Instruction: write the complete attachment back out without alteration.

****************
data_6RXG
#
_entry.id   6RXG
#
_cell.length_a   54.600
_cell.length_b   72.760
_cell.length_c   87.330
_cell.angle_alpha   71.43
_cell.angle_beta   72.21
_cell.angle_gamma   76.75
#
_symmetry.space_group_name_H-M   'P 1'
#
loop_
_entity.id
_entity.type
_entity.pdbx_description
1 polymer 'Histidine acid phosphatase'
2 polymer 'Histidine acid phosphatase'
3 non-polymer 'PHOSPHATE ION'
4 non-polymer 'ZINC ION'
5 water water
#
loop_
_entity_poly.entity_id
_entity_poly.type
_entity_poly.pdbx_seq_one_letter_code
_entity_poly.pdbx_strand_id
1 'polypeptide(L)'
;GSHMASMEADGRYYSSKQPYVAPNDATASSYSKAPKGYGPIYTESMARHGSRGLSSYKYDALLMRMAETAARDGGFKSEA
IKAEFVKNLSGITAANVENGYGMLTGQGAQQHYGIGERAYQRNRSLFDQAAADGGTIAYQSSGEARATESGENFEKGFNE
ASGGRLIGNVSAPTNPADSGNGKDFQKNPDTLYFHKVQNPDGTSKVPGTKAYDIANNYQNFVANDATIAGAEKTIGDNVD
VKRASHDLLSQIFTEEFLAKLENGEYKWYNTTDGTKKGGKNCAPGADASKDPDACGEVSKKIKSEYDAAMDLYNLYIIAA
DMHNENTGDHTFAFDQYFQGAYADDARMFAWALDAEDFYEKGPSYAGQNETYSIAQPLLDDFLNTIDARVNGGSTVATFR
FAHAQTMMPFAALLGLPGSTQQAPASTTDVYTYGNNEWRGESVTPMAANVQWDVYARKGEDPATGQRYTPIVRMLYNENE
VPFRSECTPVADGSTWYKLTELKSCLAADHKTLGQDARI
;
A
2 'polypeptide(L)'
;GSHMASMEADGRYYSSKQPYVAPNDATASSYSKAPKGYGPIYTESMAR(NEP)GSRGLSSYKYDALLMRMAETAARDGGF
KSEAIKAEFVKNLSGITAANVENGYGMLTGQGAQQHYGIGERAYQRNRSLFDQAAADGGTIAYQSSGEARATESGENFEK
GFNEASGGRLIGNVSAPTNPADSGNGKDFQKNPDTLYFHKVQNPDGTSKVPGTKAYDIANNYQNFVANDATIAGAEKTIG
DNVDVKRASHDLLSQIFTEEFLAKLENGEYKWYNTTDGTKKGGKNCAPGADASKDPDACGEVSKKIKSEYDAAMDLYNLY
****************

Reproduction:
data_6RXG
#
_entry.id   6RXG
#
_cell.length_a   54.600
_cell.length_b   72.760
_cell.length_c   87.330
_cell.angle_alpha   71.43
_cell.angle_beta   72.21
_cell.angle_gamma   76.75
#
_symmetry.space_group_name_H-M   'P 1'
#
loop_
_entity.id
_entity.type
_entity.pdbx_description
1 polymer 'Histidine acid phosphatase'
2 polymer 'Histidine acid phosphatase'
3 non-polymer 'PHOSPHATE ION'
4 non-polymer 'ZINC ION'
5 water water
#
loop_
_entity_poly.entity_id
_entity_poly.type
_entity_poly.pdbx_seq_one_letter_code
_entity_poly.pdbx_strand_id
1 'polypeptide(L)'
;GSHMASMEADGRYYSSKQPYVAPNDATASSYSKAPKGYGPIYTESMARHGSRGLSSYKYDALLMRMAETAARDGGFKSEA
IKAEFVKNLSGITAANVENGYGMLTGQGAQQHYGIGERAYQRNRSLFDQAAADGGTIAYQSSGEARATESGENFEKGFNE
ASGGRLIGNVSAPTNPADSGNGKDFQKNPDTLYFHKVQNPDGTSKVPGTKAYDIANNYQNFVANDATIAGAEKTIGDNVD
VKRASHDLLSQIFTEEFLAKLENGEYKWYNTTDGTKKGGKNCAPGADASKDPDACGEVSKKIKSEYDAAMDLYNLYIIAA
DMHNENTGDHTFAFDQYFQGAYADDARMFAWALDAEDFYEKGPSYAGQNETYSIAQPLLDDFLNTIDARVNGGSTVATFR
FAHAQTMMPFAALLGLPGSTQQAPASTTDVYTYGNNEWRGESVTPMAANVQWDVYARKGEDPATGQRYTPIVRMLYNENE
VPFRSECTPVADGSTWYKLTELKSCLAADHKTLGQDARI
;
A
2 'polypeptide(L)'
;GSHMASMEADGRYYSSKQPYVAPNDATASSYSKAPKGYGPIYTESMAR(NEP)GSRGLSSYKYDALLMRMAETAARDGGF
KSEAIKAEFVKNLSGITAANVENGYGMLTGQGAQQHYGIGERAYQRNRSLFDQAAADGGTIAYQSSGEARATESGENFEK
GFNEASGGRLIGNVSAPTNPADSGNGKDFQKNPDTLYFHKVQNPDGTSKVPGTKAYDIANNYQNFVANDATIAGAEKTIG
DNVDVKRASHDLLSQIFTEEFLAKLENGEYKWYNTTDGTKKGGKNCAPGADASKDPDACGEVSKKIKSEYDAAMDLYNLY